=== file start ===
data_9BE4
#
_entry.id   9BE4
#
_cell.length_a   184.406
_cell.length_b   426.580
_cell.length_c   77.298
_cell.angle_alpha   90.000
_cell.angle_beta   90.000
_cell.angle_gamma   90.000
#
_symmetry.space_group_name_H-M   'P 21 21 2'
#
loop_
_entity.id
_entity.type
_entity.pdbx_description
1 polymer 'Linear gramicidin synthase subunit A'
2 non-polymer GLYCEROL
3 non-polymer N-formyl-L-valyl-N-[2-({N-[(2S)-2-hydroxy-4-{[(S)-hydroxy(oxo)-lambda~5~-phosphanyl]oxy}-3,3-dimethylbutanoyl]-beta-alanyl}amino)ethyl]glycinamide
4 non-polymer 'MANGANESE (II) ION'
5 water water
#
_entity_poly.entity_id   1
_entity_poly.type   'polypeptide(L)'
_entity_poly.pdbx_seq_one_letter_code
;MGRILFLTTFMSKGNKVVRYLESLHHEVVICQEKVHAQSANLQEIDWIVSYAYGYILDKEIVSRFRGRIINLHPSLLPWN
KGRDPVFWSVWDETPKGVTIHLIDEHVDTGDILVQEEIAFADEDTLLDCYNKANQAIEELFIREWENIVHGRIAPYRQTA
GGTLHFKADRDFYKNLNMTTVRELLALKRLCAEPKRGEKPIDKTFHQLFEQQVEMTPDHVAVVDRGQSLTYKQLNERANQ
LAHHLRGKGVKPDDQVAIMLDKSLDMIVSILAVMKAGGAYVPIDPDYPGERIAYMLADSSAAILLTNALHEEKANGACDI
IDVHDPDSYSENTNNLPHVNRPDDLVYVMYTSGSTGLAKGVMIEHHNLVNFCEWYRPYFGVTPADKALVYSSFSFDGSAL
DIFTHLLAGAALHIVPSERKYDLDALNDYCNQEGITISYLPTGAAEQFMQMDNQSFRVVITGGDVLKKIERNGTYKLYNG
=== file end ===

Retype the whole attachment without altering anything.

data_9BE4
#
_entry.id   9BE4
#
_cell.length_a   184.406
_cell.length_b   426.580
_cell.length_c   77.298
_cell.angle_alpha   90.000
_cell.angle_beta   90.000
_cell.angle_gamma   90.000
#
_symmetry.space_group_name_H-M   'P 21 21 2'
#
loop_
_entity.id
_entity.type
_entity.pdbx_description
1 polymer 'Linear gramicidin synthase subunit A'
2 non-polymer GLYCEROL
3 non-polymer N-formyl-L-valyl-N-[2-({N-[(2S)-2-hydroxy-4-{[(S)-hydroxy(oxo)-lambda~5~-phosphanyl]oxy}-3,3-dimethylbutanoyl]-beta-alanyl}amino)ethyl]glycinamide
4 non-polymer 'MANGANESE (II) ION'
5 water water
#
_entity_poly.entity_id   1
_entity_poly.type   'polypeptide(L)'
_entity_poly.pdbx_seq_one_letter_code
;MGRILFLTTFMSKGNKVVRYLESLHHEVVICQEKVHAQSANLQEIDWIVSYAYGYILDKEIVSRFRGRIINLHPSLLPWN
KGRDPVFWSVWDETPKGVTIHLIDEHVDTGDILVQEEIAFADEDTLLDCYNKANQAIEELFIREWENIVHGRIAPYRQTA
GGTLHFKADRDFYKNLNMTTVRELLALKRLCAEPKRGEKPIDKTFHQLFEQQVEMTPDHVAVVDRGQSLTYKQLNERANQ
LAHHLRGKGVKPDDQVAIMLDKSLDMIVSILAVMKAGGAYVPIDPDYPGERIAYMLADSSAAILLTNALHEEKANGACDI
IDVHDPDSYSENTNNLPHVNRPDDLVYVMYTSGSTGLAKGVMIEHHNLVNFCEWYRPYFGVTPADKALVYSSFSFDGSAL
DIFTHLLAGAALHIVPSERKYDLDALNDYCNQEGITISYLPTGAAEQFMQMDNQSFRVVITGGDVLKKIERNGTYKLYNG